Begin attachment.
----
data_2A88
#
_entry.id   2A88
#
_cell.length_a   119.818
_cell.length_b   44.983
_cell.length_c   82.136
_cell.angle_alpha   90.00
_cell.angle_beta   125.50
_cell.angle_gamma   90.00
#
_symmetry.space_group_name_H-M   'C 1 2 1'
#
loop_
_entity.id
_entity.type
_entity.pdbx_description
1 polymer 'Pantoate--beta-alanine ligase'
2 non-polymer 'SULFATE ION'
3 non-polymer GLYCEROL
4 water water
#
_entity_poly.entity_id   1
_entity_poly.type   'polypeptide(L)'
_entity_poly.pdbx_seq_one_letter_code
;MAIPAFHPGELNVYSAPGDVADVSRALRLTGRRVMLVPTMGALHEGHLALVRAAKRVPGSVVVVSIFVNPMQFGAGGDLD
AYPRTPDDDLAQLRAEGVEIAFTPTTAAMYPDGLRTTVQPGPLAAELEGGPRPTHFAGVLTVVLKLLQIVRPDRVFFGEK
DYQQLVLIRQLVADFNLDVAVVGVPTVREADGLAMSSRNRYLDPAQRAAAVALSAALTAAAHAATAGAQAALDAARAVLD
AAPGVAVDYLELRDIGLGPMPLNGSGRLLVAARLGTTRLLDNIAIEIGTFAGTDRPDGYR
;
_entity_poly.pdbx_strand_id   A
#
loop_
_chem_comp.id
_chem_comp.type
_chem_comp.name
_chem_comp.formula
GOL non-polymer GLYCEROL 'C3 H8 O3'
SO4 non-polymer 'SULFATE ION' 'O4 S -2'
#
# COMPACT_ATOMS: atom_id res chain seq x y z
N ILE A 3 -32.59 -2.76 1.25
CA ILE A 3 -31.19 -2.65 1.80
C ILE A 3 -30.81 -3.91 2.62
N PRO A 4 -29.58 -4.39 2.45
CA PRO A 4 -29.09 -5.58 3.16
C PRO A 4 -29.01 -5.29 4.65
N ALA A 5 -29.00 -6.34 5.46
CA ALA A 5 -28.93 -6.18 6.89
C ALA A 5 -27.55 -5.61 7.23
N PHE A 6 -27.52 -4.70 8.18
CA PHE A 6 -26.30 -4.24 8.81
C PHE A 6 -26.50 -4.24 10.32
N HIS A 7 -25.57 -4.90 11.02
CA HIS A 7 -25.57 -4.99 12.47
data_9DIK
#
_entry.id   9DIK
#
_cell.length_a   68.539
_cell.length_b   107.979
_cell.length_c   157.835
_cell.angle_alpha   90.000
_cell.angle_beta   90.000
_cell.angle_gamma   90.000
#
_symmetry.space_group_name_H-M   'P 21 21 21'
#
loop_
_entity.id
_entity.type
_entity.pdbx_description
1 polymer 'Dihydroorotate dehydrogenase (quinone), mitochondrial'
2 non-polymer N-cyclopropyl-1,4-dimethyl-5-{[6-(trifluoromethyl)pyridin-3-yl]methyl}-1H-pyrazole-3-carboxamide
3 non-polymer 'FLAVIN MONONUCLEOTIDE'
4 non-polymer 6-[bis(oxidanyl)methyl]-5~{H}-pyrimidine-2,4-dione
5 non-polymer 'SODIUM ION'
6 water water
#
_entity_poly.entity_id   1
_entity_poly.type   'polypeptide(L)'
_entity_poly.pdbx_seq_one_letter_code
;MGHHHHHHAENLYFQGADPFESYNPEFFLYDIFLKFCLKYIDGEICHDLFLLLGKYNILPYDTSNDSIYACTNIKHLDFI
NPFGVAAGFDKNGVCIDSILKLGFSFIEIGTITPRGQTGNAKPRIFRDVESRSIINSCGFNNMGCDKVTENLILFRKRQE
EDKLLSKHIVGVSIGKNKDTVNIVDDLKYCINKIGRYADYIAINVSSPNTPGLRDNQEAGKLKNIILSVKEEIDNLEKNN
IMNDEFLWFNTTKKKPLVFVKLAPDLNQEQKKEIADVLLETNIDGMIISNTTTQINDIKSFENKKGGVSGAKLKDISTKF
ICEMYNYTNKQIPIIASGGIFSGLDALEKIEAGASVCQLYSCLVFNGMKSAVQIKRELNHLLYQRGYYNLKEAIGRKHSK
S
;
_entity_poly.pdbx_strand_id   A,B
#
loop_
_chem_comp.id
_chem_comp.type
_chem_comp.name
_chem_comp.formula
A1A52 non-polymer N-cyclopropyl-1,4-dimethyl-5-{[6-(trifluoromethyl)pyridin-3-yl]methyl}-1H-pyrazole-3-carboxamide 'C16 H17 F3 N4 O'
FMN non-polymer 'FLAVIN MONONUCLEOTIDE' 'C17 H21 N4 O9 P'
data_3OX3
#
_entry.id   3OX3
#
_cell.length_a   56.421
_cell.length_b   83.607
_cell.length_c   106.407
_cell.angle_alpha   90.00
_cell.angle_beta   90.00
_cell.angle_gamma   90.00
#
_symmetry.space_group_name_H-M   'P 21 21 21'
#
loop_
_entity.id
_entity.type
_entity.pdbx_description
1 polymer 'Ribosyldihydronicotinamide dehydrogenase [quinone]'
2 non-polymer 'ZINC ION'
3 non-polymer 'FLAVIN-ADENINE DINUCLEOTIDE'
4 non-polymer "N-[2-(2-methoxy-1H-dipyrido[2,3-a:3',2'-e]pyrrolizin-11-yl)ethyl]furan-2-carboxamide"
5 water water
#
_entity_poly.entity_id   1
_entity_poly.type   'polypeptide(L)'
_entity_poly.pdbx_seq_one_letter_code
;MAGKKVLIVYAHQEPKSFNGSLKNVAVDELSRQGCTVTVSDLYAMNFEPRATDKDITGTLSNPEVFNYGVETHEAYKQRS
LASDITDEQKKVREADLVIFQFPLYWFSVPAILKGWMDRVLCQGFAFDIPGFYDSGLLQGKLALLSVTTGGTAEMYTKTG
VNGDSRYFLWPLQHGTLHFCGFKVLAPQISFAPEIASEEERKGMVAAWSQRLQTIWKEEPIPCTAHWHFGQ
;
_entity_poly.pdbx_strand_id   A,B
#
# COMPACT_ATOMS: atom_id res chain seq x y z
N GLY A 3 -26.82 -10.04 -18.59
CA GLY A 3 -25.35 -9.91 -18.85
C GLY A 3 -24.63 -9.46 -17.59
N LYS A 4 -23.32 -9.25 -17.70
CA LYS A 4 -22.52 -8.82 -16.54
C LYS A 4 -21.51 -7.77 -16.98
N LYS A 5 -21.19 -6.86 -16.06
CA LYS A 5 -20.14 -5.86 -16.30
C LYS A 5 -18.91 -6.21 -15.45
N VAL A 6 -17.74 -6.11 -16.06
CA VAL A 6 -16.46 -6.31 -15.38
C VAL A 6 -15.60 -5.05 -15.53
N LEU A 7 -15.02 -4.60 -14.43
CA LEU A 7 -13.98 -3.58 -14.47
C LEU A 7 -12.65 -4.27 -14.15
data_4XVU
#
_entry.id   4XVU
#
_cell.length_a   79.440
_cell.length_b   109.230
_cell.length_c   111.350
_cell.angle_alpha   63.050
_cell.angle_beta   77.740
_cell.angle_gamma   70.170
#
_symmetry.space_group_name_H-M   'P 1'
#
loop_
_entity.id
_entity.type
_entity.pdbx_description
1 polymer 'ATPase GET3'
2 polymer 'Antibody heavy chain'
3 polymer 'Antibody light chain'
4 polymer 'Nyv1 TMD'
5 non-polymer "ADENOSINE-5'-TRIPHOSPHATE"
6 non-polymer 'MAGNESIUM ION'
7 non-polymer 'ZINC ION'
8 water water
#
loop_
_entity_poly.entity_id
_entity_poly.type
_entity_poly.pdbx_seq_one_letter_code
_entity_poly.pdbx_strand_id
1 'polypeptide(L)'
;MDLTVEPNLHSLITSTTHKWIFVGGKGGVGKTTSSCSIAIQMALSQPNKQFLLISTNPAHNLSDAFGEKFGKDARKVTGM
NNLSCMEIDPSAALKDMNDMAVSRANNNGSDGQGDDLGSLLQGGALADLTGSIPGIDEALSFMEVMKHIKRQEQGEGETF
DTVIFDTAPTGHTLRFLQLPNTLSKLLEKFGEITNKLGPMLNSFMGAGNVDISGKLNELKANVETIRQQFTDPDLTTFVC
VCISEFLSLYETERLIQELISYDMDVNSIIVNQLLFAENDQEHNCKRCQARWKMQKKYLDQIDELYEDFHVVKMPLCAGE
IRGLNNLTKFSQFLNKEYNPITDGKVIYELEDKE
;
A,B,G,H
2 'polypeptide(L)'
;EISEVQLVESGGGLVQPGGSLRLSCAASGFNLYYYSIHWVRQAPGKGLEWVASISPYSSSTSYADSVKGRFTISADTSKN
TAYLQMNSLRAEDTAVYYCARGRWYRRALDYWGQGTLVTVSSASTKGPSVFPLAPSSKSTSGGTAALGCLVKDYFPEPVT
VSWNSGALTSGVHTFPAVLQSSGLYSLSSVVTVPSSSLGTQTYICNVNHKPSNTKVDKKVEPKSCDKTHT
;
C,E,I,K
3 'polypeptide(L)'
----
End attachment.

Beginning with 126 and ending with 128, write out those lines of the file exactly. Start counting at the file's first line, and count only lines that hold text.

LASDITDEQKKVREADLVIFQFPLYWFSVPAILKGWMDRVLCQGFAFDIPGFYDSGLLQGKLALLSVTTGGTAEMYTKTG
VNGDSRYFLWPLQHGTLHFCGFKVLAPQISFAPEIASEEERKGMVAAWSQRLQTIWKEEPIPCTAHWHFGQ
;